It’s hard to imagine a greater shambles than Britain’s green energy policy
“Frankly, we are going to be absolutely fine,” Ed Davey, the Energy Secretary, told the Financial Times this week in response to growing and acute concern in industry and beyond over the vanishingly small amount of standby electricity capacity Britain has to keep the lights on this winter. Reassured? I thought not.
In a shocking assessment, National Grid last week said that Britain’s cushion of spare generating capacity had sunk to just 4pc, down from 17pc three years ago and its lowest level in five years. And that’s despite a series of emergency measures, including incentives to business to use less power, to deal with the looming blackout problem.
If you had to bet on it, I guess you’d side with Mr Davey. It is indeed quite unlikely, even with such a small buffer, that blackouts and brownouts will become necessary, for 4pc represents the amount of spare capacity that exists over and above peak demand. Only if we got a prolonged, and windless, cold snap, in combination with further outages of the type we have already seen with a number of nuclear power stations, would there be a problem. However, you only have to think about that for a moment to realise that such a combination is not so improbable. The growing importance of wind in the energy mix makes the whole network much more dependent than it used to be on unpredictable, intermittent forms of power.
That a country of Britain’s size, status and relative prosperity is running such risks is a quite shocking state of affairs. There is admittedly some justification in Mr Davey’s excuse – that this is largely the fault of the last lot, and particularly the disastrously inadequate and idealistically minded energy policy run by our now friendless Labour leader, Ed Miliband. Replacement, base load generating capacity takes a long time to build, and it should have begun a long time ago.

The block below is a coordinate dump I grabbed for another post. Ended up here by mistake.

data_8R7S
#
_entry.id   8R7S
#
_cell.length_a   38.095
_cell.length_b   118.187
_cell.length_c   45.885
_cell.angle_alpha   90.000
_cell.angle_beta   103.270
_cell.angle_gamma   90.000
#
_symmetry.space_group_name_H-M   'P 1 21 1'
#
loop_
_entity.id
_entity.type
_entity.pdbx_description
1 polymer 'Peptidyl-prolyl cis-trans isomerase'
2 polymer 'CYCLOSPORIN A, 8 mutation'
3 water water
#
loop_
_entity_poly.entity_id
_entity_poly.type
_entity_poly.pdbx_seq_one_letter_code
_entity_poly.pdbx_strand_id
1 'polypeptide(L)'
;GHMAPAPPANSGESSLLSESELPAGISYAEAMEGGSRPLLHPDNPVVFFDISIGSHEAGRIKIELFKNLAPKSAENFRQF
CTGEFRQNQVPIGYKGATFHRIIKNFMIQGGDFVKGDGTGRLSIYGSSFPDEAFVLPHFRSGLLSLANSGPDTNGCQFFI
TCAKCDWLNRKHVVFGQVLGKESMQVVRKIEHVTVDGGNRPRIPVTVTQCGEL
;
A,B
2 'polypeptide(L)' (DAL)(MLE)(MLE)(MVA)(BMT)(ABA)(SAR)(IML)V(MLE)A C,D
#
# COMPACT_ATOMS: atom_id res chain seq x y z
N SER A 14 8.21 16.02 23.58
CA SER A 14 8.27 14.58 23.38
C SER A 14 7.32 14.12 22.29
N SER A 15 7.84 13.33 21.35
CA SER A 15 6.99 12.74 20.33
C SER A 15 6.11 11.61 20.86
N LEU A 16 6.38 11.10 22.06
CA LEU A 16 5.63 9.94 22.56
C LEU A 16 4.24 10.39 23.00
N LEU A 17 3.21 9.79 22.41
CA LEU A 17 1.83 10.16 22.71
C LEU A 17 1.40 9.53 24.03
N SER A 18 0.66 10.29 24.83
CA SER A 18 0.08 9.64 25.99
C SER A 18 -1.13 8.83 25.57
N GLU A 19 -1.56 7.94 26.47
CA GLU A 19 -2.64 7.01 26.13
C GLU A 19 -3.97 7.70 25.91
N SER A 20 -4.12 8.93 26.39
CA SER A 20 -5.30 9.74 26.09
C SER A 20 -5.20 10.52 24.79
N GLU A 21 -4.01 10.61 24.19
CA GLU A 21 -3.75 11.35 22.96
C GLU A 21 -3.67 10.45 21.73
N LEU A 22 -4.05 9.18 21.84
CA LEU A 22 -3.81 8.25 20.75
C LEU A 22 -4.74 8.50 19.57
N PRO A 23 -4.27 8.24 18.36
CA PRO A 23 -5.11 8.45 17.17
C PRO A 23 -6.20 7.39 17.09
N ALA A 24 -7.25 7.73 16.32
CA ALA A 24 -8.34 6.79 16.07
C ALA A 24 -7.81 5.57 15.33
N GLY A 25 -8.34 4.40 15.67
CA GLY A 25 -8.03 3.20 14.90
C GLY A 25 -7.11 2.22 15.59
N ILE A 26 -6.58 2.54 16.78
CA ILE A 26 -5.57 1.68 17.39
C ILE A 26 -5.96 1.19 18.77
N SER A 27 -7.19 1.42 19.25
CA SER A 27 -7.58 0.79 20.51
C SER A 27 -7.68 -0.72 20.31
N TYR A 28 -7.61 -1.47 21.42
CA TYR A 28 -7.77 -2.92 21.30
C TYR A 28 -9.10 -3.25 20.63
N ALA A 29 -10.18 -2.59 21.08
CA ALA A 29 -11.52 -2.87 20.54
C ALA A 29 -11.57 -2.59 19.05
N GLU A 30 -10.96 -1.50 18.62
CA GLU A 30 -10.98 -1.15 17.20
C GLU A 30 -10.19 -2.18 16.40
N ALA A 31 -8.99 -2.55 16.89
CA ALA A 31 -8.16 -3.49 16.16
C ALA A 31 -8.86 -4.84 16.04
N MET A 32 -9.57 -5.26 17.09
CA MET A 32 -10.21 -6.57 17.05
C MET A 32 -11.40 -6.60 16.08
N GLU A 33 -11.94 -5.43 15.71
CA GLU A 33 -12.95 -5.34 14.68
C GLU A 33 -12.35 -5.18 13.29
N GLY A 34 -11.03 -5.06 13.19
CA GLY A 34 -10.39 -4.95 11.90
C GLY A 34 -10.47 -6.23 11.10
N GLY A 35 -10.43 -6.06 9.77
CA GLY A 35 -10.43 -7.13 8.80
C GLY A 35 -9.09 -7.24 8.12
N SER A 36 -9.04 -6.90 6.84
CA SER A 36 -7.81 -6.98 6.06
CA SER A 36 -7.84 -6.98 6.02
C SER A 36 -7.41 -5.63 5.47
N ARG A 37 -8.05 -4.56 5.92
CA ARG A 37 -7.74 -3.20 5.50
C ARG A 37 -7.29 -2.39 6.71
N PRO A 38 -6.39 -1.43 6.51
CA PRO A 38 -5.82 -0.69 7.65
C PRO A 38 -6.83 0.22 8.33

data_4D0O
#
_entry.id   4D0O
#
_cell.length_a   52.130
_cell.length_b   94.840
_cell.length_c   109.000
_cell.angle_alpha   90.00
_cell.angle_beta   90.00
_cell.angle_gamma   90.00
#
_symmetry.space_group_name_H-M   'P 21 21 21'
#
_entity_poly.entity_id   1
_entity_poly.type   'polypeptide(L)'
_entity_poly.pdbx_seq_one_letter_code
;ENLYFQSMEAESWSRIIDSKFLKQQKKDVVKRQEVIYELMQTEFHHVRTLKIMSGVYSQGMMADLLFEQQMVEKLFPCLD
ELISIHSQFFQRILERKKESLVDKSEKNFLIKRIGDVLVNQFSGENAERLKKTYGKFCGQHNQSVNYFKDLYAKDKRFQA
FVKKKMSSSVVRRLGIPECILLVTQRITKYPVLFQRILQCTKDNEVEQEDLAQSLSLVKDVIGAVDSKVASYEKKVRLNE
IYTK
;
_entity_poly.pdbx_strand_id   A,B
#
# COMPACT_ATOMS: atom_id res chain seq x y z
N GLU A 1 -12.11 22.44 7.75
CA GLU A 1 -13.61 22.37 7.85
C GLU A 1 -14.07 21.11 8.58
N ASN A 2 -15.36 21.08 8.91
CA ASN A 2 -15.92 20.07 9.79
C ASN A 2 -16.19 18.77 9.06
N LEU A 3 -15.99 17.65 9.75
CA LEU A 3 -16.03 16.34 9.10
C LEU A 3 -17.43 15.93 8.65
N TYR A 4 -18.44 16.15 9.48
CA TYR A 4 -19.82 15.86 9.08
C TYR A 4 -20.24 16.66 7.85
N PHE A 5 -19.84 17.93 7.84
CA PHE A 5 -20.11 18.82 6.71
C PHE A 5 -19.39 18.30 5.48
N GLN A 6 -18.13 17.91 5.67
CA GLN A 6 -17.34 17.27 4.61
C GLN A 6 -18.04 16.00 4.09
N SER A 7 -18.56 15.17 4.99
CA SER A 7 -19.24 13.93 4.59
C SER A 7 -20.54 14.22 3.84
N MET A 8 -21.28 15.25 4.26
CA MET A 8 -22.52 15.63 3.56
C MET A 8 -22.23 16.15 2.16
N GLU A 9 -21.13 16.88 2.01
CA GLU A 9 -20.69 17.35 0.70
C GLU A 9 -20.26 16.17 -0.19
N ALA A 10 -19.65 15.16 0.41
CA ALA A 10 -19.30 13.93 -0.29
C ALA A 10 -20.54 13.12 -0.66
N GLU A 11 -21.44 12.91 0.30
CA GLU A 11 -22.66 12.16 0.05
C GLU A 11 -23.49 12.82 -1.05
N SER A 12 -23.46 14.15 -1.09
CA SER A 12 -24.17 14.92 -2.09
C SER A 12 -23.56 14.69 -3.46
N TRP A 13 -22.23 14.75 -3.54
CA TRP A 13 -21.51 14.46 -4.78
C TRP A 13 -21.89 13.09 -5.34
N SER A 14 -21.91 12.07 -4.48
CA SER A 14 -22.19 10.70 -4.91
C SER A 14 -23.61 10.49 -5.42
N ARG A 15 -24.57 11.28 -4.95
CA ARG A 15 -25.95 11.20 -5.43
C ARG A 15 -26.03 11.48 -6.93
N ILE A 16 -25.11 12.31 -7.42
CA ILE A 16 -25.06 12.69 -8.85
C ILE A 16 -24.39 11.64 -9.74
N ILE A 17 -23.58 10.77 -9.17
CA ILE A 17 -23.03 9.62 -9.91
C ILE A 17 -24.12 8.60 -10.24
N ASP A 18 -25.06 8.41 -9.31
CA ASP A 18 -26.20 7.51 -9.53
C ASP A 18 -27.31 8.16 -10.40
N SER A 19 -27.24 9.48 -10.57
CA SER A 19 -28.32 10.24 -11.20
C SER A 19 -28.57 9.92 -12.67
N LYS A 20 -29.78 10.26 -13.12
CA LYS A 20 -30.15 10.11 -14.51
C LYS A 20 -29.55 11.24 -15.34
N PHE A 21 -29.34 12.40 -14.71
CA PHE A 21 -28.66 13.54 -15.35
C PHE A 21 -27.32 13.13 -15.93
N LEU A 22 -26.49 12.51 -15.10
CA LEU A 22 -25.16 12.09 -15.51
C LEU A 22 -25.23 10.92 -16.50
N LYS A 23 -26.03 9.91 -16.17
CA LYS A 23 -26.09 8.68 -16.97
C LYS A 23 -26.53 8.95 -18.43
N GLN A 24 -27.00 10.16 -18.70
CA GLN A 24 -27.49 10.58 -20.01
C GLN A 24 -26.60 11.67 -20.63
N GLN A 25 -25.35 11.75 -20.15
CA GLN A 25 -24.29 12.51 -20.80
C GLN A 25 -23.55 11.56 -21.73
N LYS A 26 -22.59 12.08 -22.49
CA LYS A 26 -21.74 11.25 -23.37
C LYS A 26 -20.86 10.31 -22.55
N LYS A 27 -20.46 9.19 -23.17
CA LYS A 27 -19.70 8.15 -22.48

Even so, the Coalition has had nearly five years behind the wheel now, and very little progress does it seem to have made, beyond committing consumers to eye-wateringly high future bills to persuade the French state to build us a new nuclear power station at Hinkley Point. It’s hard to imagine a greater shambles.
Still, all things are relative, and come to think of it, the Germans seem uncharacteristically to be making an even worse fist of it than us in their attempt to rid themselves of reliance on nuclear, uncouple from the ghastly Vladimir Putin, and at the same time swathe themselves in luxurious green.
Energiewende – or “energy change” – is what they call it. Germany’s once world-beating Mittelstand of medium-sized enterprises has another term for it – “industrial suicide”. In an effort to cushion industry from the expense of marching Germany’s energy mix all the way from 23pc renewables today to 65pc in 20 years’ time, there are lots of exceptions and rebates for energy intensive industries, with the costs loaded substantially onto domestic consumers. But the overall economic costs are crippling, and by making domestic consumers pay, it further depresses consumer demand in Germany, and thereby adds to the scale of the eurozone crisis.